A-Z April Fantasy Flash Fiction, Part 2. Character: Perandes
We balanced on the brink of war. It was perhaps not entirely obvious to see from the ornate hall in which the negotiations were to take place, between the elaborately carved statues, delicate furniture and richly dressed diplomats, mingling under the light of the chandeliers. Nonetheless, the merciless threat of war loomed over all our heads.
After fifty years of unstable peace, naval skirmishes on our shared sea became more frequent. The ambassadors of Súthenaira were already an hour late. The Notorious Southernland, as the rest of the known world whispered. Our beligerent southern neighbour. I sighed as I warmed my nervous hands on a cup of warm tea; as newly appointed High Ambassador Perandes of Terenōr, it was to be my job to bring about some kind of peace agreement with them. If they ever showed.
High Count Erensil was also missing. A nobleman of immense wealth and sophistication, he had been deemed crucial to today’s meeting, but was nowhere to be seen. He had been due to arrive on the wings of his magnificent dragon, a beautiful and rare creature of our land.
Time sluggishly crawled over us with the timekeeper’s monotone ticking, dull politcal conversations and gossip. Apparently Lord Ferreidi, Knight of the Fourth Tower, was to marry a foreign lady from Windland in the east, and the youngest son of Councilman Dandare was angling for a position in the royal court. So it went on, until the heavy door of the hall suddenly flung open with a resounding crash. Outside pandemonium had taken over the royal court, guards, messengers, lesser nobility and ladies in waiting ran about shouting to each other, over and over, the same ghastly news:
“High Count Erensil has been assassinated!”
Eventually someone regained their composure enough to formally report to us. It turned out that the late High Count had hosted a celebration yesterday, where he had been shot between the eyes with an arrow. His dragon had been hijacked; the man bearing the news had to ride all the way to the royal court on an unfortunate horse, that almost died of the effort. The culprit could not be found, but the guards remembered a young ‘Nairan girl they had let in, on account of having believed she was a slave. The general consensus was that she had been the assassin.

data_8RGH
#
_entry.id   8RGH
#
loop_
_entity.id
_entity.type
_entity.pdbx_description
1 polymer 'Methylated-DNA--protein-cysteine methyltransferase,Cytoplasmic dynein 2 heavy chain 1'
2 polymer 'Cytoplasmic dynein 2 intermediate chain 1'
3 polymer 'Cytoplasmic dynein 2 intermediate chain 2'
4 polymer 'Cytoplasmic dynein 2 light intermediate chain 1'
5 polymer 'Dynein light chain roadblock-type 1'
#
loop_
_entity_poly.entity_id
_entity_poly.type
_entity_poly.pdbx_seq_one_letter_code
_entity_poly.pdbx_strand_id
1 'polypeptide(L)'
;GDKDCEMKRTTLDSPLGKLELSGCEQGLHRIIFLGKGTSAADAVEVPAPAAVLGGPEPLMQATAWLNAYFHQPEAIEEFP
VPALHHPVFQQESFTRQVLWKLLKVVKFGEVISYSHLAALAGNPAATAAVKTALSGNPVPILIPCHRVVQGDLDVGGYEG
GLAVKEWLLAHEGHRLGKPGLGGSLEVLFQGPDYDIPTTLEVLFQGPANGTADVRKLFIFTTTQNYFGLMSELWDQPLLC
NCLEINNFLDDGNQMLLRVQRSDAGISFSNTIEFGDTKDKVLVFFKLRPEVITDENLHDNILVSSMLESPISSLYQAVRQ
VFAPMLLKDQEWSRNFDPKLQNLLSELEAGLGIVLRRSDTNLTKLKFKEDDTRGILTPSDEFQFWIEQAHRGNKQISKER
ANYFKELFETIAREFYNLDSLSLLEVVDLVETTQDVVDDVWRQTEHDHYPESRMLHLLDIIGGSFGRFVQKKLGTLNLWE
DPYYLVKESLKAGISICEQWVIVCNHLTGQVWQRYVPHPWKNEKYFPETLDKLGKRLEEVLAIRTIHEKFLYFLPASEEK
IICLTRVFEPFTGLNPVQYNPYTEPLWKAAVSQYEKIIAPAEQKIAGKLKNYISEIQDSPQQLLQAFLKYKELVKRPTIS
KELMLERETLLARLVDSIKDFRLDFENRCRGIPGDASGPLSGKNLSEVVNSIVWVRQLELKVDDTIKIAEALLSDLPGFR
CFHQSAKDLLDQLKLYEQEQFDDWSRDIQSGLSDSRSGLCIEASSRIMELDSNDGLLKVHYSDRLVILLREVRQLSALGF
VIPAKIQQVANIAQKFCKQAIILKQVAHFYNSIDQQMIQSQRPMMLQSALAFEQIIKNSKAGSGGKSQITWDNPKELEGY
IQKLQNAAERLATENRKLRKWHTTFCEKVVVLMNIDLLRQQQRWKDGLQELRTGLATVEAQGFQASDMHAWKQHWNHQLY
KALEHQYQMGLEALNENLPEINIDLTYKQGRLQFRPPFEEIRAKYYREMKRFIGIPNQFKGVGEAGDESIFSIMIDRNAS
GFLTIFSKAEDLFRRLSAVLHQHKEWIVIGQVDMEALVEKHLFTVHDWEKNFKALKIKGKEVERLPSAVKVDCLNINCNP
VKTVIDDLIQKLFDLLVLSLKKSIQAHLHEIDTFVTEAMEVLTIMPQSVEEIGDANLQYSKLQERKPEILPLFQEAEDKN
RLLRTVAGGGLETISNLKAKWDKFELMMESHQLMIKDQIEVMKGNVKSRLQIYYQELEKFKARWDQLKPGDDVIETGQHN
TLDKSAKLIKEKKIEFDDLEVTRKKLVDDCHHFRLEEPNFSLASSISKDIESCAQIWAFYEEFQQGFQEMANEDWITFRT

At that precarious moment the missing ‘Nairan ambassadors walked in.
There were three of them, two men and a woman, all with long, straight black hair, skin as pale as snow, and eyes in uncany shades of blue and green. They all wore a characteristic ‘Nairan cloak over their right shoulder. The woman’s cloak was navy blue, one man’s was gold, and the other’s was black. I had heard that the colours were earned based on abilities and personality. Their loose clothes and bare feet harshly contrasted the well-tailored jackets and polished shoes of our nobility, and gave an impression of poverty at first. This notion was quickly diffused by the shining metal of the formidable blades they carried at their side, blatantly ignoring any and all diplomatic conventions.
The hall erupted into curses, jeers and shouts of “murderers!” The ‘Nairan ambassadors stood still in the doorway, their hands wandring to the hilts of their blades.
“Enough!” I shouted, trying to avert the disaster, before I realised we had been doomed from the start, and ducked behind a solid oak desk. One of the royal guards, alerted by the uproar, came running, pike at the ready. With a single, smooth motion, the woman ran him through with her curved sabre. A single second of shocked silence was quickly broken by the sound of two more swords being drawn. A massacre followed.
The nobility, traditionally unarmed, was helpless against the assassins of Súthenaira. I cowered behind the desk, not even daring to breathe, listening to the screams of terror and pain. Though it felt like forever, it was over in a few short moments. By the time the guards arrived, the assailants were nowhere to be seen. I crawled out from my hiding place, shaking from the core, and it took quite some time before I could speak again.
Only much later in the evening did I learn of the full extent of the damage. The false ambassadors had murdered the guards at the gate to get in, so silently that it was noticed only after they were gone again. In the hall, we had only been a distraction. As the palace guards scrambled to respond, the black-cloaked man had snuck into the throne room, murdered almost the entire royal family, and gotten away with it. The youngest prince, aged only nineteen, was the only survivor. He had managed to defend himself using a flaming torch, until the guards came and the assassin fled.
Over the course of these last two days, the glorious kingdom of Terenōr was reduced to rubble, by this terrible, unprovoked attack. The only thing we could place our hope in was the determination of that young prince. He declared war on Súthenaira the very next day.